Prose writer Gunars Janovskis (1916‒2000) was born in Helsinki to the family of a captain serving in the navy of the Russian Empire. Janovskis and his family returned to Latvia in 1919, and Janovskis spent his childhood near the sea and on fishing trips with his father. He began his studies in classical philology at the University of Latvia before fleeing to Germany in the autumn of 1944. Immediately after the end of the war, he resumed his studies at the University of Bonn in Germany. In 1947, he moved to the United Kingdom and initially became a manual labourer, working as a field hand and at a brick-kiln. Janovskis is considered one of Latvia’s best prose writers. During his life, he wrote more than 30 novels. Most of his work focuses on life as a refugee and relationships between Latvians in the refugee community. In many of his works, the author also includes details from his own life, giving his stories a somewhat autobiographical feel. Janovskis was a true master of the form and his novels contain all that is characteristic of this type of prose: passion, adventure, resignation to one’s fate. Some of his novels contain more exotic elements, while others focus on everyday life and the events of his time. The reader may also encounter snatches of heartfelt dry wit in some of his works.
Books to fall for
This novel is about Baltic refugees and their lives in post-war England. The novel contains autobiographical elements, as the author includes details from his own life as a refugee. The plot focuses on events unfolding over the course of several months in the lives of the people living on Sola, an island just off the coast of England. Most of the novel is centred on a small segment of the island’s 170 inhabitants, and the main character is Arturs Skuja, a Latvian refugee. The most important events on the island and the experiences of its residents are revealed through the lonely, sensitive observations and emotions of this Latvian man still in the thrall of memories of his homeland. Skuja – who has worked as a field hand, raised chickens, and can also pilot a motor boat – observes and analyses the characters of his English and Irish co- workers, along with the English holidaymakers who come to Sola each year. This Latvian refugee contrasts with another strong figure in the novel: the swaggering Juhans Raudseps, a former Estonian officer. He embodies the tragic ex-soldier and, like other such characters struggling to cope with tragedy, he is shown quietly retreating from the outside world, unable to overcome his depression and longing for Estonia.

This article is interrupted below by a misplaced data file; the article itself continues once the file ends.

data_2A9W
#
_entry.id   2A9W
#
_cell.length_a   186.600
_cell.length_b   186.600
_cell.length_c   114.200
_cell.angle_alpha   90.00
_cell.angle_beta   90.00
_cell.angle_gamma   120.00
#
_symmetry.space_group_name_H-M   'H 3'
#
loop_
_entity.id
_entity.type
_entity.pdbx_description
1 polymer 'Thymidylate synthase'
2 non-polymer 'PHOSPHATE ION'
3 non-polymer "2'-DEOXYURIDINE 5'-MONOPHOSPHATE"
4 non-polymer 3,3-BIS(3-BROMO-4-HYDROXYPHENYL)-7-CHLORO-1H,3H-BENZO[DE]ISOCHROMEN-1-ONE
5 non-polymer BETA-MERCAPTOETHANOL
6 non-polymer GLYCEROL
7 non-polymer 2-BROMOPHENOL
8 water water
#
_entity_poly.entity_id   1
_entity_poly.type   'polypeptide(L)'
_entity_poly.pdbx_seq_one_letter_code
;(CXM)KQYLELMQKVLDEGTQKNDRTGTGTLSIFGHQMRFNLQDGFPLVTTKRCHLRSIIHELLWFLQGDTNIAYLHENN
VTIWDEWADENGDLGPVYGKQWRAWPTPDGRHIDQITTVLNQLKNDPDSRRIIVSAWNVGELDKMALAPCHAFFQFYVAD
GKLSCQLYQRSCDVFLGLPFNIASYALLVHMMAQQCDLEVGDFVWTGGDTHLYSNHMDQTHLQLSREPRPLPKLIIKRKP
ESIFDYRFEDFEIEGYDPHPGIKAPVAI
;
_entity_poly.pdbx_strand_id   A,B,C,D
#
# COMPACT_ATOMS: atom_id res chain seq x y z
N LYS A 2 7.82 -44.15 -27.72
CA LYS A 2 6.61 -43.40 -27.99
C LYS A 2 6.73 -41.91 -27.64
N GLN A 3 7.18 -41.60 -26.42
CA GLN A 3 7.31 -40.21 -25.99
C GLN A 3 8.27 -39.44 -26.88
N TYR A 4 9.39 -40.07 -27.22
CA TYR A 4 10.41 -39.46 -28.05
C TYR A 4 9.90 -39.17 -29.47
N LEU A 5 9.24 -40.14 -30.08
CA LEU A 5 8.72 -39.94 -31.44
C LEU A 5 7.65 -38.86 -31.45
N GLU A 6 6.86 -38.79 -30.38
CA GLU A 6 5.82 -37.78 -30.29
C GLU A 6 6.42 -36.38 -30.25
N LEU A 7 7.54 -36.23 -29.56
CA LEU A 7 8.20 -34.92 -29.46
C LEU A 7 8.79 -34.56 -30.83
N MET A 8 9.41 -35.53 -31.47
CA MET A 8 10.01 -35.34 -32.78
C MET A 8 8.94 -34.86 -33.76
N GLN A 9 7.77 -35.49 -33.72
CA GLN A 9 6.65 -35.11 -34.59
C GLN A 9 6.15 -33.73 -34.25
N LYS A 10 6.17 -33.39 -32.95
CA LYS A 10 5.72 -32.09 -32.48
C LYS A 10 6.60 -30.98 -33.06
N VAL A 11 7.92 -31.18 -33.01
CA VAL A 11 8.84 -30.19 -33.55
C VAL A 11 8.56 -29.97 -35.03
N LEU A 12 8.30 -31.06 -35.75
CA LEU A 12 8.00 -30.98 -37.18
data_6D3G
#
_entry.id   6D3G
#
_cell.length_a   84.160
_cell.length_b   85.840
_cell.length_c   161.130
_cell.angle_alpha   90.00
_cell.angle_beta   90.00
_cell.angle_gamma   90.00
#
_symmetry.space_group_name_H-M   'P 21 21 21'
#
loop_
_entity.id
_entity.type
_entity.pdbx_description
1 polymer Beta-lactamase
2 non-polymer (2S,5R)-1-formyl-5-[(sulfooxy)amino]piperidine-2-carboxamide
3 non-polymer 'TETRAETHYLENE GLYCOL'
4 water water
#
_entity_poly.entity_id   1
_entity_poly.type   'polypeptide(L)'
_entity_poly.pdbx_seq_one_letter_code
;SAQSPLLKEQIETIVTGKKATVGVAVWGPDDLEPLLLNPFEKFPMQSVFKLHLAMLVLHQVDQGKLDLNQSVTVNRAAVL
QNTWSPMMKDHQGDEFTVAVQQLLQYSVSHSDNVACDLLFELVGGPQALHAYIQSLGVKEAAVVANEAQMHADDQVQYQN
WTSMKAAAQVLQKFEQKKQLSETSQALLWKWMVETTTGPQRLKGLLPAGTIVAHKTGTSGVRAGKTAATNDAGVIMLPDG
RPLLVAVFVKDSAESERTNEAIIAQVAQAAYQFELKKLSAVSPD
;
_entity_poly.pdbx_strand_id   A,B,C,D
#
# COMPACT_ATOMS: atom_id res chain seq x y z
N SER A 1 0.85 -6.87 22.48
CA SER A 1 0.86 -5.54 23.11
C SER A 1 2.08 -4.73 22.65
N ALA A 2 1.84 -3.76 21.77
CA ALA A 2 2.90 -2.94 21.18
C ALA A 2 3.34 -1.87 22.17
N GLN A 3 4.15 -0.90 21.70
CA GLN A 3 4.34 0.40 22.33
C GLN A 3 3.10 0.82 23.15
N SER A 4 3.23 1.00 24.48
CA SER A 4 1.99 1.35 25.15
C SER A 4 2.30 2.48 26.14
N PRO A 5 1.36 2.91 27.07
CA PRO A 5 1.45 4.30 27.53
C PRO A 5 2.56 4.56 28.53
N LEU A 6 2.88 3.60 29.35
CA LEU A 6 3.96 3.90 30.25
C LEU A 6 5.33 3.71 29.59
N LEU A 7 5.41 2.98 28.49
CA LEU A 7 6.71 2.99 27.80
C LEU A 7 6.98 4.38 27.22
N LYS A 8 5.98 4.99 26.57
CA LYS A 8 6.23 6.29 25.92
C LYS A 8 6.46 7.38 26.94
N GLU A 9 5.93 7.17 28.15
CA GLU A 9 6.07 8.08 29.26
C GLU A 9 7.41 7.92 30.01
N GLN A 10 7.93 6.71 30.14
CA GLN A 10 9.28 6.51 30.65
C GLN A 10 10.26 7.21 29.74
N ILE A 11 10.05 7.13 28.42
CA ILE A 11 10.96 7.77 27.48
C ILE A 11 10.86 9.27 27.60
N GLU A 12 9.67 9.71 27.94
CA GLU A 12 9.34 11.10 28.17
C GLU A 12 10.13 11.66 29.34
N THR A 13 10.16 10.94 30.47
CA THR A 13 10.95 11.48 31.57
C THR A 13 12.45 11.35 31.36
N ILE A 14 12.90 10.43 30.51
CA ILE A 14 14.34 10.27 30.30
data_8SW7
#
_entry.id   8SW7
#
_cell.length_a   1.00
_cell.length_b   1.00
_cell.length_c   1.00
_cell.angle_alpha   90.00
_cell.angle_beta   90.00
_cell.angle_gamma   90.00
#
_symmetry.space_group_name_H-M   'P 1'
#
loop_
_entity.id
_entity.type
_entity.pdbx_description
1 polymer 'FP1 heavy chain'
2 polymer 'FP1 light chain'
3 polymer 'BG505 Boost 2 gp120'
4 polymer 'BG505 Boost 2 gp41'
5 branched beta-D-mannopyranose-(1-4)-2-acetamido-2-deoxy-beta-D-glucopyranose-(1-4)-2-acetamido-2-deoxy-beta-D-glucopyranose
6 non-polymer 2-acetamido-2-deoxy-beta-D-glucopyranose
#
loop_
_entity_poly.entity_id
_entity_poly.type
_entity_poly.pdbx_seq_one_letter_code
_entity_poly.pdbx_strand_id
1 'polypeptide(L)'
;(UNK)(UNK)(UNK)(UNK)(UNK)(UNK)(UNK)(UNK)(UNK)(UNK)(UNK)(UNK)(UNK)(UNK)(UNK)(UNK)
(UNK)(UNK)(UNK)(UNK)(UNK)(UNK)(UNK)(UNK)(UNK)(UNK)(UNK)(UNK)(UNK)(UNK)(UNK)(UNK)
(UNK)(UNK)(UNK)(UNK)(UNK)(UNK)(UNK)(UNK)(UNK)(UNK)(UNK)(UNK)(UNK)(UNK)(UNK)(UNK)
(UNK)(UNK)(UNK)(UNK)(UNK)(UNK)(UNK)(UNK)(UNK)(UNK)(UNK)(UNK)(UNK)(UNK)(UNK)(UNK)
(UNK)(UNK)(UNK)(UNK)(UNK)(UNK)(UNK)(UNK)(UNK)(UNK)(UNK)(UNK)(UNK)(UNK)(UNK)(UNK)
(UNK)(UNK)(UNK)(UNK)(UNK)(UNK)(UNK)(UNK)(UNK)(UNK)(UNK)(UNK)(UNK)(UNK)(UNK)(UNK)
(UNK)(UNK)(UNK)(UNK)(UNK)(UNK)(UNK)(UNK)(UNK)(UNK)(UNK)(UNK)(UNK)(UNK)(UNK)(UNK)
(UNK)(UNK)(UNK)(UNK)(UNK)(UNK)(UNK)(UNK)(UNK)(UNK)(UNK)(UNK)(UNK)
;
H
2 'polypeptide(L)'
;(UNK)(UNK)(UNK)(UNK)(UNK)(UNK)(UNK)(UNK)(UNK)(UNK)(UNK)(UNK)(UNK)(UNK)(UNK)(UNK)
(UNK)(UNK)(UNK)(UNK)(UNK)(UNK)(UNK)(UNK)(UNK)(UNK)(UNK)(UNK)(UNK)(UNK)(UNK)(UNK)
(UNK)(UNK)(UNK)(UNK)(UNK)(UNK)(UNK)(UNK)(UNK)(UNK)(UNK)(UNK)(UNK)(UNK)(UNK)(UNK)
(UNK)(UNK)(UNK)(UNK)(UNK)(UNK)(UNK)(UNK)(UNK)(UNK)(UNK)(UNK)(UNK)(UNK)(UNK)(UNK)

With a heavy dose of incredulity, Janovskis examines contemporary events in politics and the injustices experienced by refugees living in exile. He also describes the horrific anguish felt by refugees at times, which they must somehow work to overcome. Running throughout the novel are the themes of longing for one’s homeland and feeling deep guilt about not being able to help one’s country. Janovskis also explores how the relationships among refugees were often were the only thing that could bring them back to reality. There have been a number of theatrical adaptations of Sōla, and this novel continues to be popular for new generations of readers. Janovskis has won the hearts of Latvian readers, particularly for his descriptions of the tragedy of the refugee experience and life in exile.
Indra Gubiņa, about Gunars Janovskis // Jaunā Gaita, 2000 [LV]Reviews
Zigmunds Skujiņš, Gunara Janovksa atgriešanās turpinās, review of the collected works // Diena.lv, 1997 [LV]
1996, Order of the Three Stars
1974, the Gopper Fund Award for To No Return
1966, the Culture Fund Award for At Torna and Mist rises over Trenta